Skills You Need to Effectively Manage Remote Contractors

Part of the leadership skills required for remote contractors are dependent on the specifics like the contractor role, contract term, and project scope. However, if you look at contractors purely as temporary you could be missing out on some real potential when it comes to both the work product and your team growth. Tammy Bjelland, CEO and founder of Workplaceless talks about the skills you need to effectively manage your remote team.

Anja Simic
Written by Anja Simic
September 23, 2021
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Workplaceless identified and vetted core competencies that are needed for managers to successfully lead virtual or distributed teams. Here is a selected subset of those skills that particularly apply to managing remote contractors.

Part of the leadership skills required for remote contractors are dependent on the specifics: the contractor role, contract term, scope of project, etc. However, if you look at contractors purely as temporary you could be missing out on some real potential when it comes to both the work product and your team growth.

Team Culture: Ability to develop a positive remote work culture within a team

No matter the contract length, integrating contractor team members into your team culture can prove valuable. In the short-term, making sure that they have direct and seamless access to the right people will aid in delivering the best project result. Thinking longer-term, team culture integration is helpful for potentially hiring said contractor again for future work, and in them becoming an advocate for your business. Culture is the foundation for the success of your team—it informs your communication practices, approaches to managing outcomes, and how you deal with conflict.

We recommend clearly articulating the dynamics of your company and your team culture from the beginning during the interview process, and once hired, reiterating those specifics again during the onboarding process. This will help you and the contractor determine if the fit is mutual. Once the role has started, consider including your remote contractors in any virtual team bonding events you host, and share their wins with the team.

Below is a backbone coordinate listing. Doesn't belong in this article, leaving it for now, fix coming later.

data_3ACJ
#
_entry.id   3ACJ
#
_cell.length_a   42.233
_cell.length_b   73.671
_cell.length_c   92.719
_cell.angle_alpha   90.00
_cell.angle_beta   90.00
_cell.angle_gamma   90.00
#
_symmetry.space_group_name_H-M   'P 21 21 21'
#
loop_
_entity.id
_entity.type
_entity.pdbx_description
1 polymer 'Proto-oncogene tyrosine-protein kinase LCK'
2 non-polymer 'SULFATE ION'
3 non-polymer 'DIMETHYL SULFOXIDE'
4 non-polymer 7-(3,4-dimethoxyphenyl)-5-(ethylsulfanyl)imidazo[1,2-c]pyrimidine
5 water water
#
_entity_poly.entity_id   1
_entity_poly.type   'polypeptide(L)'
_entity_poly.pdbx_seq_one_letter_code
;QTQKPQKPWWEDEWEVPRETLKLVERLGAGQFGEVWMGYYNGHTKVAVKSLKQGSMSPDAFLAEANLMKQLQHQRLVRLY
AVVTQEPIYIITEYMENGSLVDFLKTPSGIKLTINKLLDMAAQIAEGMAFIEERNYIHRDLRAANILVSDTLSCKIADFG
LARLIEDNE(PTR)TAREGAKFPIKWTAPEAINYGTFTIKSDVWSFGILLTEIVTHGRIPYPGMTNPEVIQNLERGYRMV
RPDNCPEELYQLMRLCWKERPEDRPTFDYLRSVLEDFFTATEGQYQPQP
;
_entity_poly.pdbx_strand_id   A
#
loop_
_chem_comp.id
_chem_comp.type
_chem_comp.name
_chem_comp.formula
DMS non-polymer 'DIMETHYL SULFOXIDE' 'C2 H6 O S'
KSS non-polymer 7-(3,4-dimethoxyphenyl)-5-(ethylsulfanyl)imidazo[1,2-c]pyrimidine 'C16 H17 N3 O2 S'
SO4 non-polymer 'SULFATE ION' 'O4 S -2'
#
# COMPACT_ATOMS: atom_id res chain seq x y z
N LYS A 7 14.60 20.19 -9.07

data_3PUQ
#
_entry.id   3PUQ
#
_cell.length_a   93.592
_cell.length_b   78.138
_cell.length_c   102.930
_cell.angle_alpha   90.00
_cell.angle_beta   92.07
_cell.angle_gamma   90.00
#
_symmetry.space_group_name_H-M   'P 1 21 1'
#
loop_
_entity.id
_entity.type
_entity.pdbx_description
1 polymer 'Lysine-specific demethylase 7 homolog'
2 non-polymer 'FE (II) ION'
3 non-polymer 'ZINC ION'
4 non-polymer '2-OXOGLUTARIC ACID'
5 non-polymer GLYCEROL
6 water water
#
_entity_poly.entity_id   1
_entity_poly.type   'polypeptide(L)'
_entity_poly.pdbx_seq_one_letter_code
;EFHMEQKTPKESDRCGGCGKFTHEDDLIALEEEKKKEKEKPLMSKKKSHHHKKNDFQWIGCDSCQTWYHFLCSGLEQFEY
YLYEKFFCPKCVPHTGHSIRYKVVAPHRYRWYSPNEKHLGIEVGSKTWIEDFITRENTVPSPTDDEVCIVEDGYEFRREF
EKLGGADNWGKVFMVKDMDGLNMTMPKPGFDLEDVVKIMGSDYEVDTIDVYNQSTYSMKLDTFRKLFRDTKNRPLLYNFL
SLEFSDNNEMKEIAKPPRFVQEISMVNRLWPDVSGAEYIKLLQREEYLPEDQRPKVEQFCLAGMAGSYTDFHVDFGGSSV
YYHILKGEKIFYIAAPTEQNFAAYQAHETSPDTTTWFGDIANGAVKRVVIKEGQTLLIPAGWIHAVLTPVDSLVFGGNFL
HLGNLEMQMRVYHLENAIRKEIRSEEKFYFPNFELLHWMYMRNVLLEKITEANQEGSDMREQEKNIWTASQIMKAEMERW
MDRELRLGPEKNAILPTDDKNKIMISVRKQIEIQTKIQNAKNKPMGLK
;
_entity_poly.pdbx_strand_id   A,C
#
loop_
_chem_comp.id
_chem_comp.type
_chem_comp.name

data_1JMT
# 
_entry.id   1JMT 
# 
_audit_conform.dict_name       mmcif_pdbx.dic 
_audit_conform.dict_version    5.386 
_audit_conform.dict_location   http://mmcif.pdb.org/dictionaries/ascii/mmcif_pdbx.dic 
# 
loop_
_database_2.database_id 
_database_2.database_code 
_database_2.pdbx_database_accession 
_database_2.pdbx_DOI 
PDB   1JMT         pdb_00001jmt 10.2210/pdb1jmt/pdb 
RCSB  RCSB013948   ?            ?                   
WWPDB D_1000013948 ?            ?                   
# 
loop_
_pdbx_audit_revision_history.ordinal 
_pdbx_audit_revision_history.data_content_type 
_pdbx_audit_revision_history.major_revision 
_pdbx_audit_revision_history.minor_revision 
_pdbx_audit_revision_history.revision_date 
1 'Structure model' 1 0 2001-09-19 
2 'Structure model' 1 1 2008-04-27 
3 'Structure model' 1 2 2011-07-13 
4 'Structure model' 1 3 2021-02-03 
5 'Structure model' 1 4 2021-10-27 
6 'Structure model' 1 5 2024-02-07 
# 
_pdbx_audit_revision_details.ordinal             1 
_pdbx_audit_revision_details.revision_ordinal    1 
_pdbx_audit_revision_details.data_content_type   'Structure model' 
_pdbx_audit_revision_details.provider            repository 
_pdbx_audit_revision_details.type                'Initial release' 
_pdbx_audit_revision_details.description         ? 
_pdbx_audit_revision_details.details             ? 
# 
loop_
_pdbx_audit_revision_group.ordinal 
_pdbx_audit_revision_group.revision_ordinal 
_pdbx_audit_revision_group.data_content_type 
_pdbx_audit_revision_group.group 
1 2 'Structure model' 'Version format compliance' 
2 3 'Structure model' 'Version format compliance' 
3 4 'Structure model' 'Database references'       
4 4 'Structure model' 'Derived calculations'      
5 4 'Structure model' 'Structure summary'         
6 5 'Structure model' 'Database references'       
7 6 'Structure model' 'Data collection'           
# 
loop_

It is also your responsibility to evaluate how contractors affect your team’s culture and taking the appropriate steps to improve integration and outcomes.

Managing Communication: Ability to facilitate effective communication among team members

As with every team member, align on communication from the start. It’s important to set expectations on communication channels and communication tone for the team and as a manager. For example, will the contractor be joining your Slack channels? And if so, what’s the team process if a discussion on Slack needs escalation?

Examples of other communication expectations to communicate:

  • When do you expect the team to be available?
  • What’s your expectation per channel? Do you avoid text altogether? Are all phone calls expected to be video?
  • If a discussion is urgent, what is the best channel to use?

Performance Management: Ability to manage and maximize team performance

With every contractor relationship, it’s important to set clear goals, deliverables, and deadlines. In a virtual environment, you can’t physically see the “desk time” and you can’t evaluate performance on a 9 to 5 check-in, check-out approach. The work product becomes your performance metric.

Make sure that you have intermediary deliverables throughout the project scope which will help to ensure that you continue to stay in step. Set up regular and project-dependent check-ins so you can provide constructive feedback throughout. The alternative is waiting until the end of the project and discovering the result was below your expectations.

Establish what projects can be, and you expect to be, worked on asynchronously, and what projects you envision will need team input. In this vein, you need to ensure that you are accessible and available to your remote contractors. You wouldn’t ask an employee to deliverable a project but then leave them hanging without any guidance or resources. Don’t do it for your remote contractors.

Conflict Management: Ability to appropriately manage interpersonal conflict with remote team members

When bringing a contractor in for any particular project, ensure that you keep your existing team members informed of the role and goals of said contractor. Be sure to check-in with your current team to ensure they were not expecting to take on that project, or what expectations you have from each member in terms of time needed to support the contract projects. Being proactive across your entire team can help resolve potential conflicts before they begin.

However, should conflicts arise be sure that your team and contractors understand your expectations on how to proceed: What issues do you expect to be notified of immediately? What issues do you expect to be resolved independently? How should you be made aware of any concerns?

Take Action

Should you need further guidance, frameworks, or fine-tuning in these areas, Workplaceless addresses all of these, plus additional core virtual leadership skills in the Leadplaceless course.

By Tammy Bjelland, CEO and Founder of Workplaceless— a company that helps remote workers, managers, and companies thrive in location-free and flexible environments through certifications, leadership training, remote policy development, and consulting services.

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